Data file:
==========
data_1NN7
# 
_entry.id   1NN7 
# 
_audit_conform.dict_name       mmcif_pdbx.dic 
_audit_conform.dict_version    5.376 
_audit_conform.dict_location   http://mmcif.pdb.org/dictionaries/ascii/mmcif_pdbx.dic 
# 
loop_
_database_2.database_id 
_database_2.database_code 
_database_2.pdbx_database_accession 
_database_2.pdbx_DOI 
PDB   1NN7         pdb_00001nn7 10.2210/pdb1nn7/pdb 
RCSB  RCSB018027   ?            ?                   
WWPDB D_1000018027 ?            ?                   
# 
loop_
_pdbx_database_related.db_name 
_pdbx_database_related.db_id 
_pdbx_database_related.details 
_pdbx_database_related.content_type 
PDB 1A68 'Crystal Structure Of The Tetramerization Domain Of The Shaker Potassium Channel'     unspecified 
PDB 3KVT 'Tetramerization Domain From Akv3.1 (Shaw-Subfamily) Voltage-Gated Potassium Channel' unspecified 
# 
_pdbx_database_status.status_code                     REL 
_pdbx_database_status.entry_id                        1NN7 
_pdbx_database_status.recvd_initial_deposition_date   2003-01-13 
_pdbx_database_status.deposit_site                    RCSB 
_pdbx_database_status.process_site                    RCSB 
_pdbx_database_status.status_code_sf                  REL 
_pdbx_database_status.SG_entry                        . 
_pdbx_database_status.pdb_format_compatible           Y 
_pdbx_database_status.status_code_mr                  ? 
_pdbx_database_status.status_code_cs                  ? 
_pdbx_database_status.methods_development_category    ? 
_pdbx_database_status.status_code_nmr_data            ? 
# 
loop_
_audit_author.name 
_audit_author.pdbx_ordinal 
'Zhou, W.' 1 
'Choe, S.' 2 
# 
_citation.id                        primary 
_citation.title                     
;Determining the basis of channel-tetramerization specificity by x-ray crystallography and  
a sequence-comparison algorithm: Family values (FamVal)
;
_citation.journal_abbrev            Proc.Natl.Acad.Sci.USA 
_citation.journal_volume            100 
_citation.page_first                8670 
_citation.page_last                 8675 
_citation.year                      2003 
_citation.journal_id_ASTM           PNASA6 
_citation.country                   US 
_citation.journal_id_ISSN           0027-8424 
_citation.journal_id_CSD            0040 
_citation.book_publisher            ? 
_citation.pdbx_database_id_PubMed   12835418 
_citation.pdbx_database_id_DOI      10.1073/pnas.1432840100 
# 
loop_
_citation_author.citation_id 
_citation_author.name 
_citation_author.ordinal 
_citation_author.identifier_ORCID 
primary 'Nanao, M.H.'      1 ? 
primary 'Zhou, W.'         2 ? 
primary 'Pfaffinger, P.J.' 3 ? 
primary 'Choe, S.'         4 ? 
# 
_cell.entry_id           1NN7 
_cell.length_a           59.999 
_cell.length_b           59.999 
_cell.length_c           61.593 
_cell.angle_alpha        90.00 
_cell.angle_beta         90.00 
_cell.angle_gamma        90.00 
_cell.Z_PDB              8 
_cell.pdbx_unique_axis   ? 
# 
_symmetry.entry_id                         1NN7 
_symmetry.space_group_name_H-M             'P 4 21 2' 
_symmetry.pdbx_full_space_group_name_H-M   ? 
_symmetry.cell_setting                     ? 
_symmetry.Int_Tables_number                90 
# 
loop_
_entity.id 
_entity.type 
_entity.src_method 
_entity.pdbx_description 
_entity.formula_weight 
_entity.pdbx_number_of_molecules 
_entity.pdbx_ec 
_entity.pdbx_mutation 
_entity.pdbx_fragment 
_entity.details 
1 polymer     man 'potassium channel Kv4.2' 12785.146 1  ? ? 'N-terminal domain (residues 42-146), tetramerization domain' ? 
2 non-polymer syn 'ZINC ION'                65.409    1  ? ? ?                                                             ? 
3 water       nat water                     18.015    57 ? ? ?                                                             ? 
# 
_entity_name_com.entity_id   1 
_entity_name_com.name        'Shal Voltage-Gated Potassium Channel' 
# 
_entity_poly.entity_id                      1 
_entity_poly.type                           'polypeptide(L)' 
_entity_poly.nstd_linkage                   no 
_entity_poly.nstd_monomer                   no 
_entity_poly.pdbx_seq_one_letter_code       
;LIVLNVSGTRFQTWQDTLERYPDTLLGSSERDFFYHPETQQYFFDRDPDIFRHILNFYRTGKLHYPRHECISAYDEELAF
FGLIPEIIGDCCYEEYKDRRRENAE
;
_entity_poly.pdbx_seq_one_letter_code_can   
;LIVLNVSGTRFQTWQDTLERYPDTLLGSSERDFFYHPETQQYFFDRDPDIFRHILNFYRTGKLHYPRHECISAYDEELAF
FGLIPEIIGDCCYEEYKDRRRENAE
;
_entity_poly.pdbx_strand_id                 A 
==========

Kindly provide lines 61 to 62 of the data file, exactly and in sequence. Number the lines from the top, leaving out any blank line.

_citation.pdbx_database_id_DOI      10.1073/pnas.1432840100 
# 